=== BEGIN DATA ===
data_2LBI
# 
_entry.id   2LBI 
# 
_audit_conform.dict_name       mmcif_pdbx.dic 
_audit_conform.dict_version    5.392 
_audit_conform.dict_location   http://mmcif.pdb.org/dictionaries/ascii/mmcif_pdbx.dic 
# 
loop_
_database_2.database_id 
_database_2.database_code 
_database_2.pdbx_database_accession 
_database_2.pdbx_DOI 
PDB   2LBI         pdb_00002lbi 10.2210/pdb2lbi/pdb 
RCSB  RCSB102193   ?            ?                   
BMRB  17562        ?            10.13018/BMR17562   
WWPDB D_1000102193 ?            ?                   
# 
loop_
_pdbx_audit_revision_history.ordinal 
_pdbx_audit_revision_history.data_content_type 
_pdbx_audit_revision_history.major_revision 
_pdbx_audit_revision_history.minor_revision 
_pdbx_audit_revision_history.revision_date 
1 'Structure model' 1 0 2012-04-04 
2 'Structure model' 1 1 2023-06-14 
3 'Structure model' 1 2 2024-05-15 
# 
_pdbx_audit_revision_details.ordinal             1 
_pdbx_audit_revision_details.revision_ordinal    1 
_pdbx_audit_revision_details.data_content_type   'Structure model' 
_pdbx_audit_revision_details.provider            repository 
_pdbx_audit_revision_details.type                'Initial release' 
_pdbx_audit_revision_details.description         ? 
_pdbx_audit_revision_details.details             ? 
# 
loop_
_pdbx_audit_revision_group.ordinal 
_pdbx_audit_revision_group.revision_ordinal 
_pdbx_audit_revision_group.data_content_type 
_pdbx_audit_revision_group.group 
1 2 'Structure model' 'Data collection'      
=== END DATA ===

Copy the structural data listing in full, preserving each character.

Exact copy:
data_2LBI
# 
_entry.id   2LBI 
# 
_audit_conform.dict_name       mmcif_pdbx.dic 
_audit_conform.dict_version    5.392 
_audit_conform.dict_location   http://mmcif.pdb.org/dictionaries/ascii/mmcif_pdbx.dic 
# 
loop_
_database_2.database_id 
_database_2.database_code 
_database_2.pdbx_database_accession 
_database_2.pdbx_DOI 
PDB   2LBI         pdb_00002lbi 10.2210/pdb2lbi/pdb 
RCSB  RCSB102193   ?            ?                   
BMRB  17562        ?            10.13018/BMR17562   
WWPDB D_1000102193 ?            ?                   
# 
loop_
_pdbx_audit_revision_history.ordinal 
_pdbx_audit_revision_history.data_content_type 
_pdbx_audit_revision_history.major_revision 
_pdbx_audit_revision_history.minor_revision 
_pdbx_audit_revision_history.revision_date 
1 'Structure model' 1 0 2012-04-04 
2 'Structure model' 1 1 2023-06-14 
3 'Structure model' 1 2 2024-05-15 
# 
_pdbx_audit_revision_details.ordinal             1 
_pdbx_audit_revision_details.revision_ordinal    1 
_pdbx_audit_revision_details.data_content_type   'Structure model' 
_pdbx_audit_revision_details.provider            repository 
_pdbx_audit_revision_details.type                'Initial release' 
_pdbx_audit_revision_details.description         ? 
_pdbx_audit_revision_details.details             ? 
# 
loop_
_pdbx_audit_revision_group.ordinal 
_pdbx_audit_revision_group.revision_ordinal 
_pdbx_audit_revision_group.data_content_type 
_pdbx_audit_revision_group.group 
1 2 'Structure model' 'Data collection'      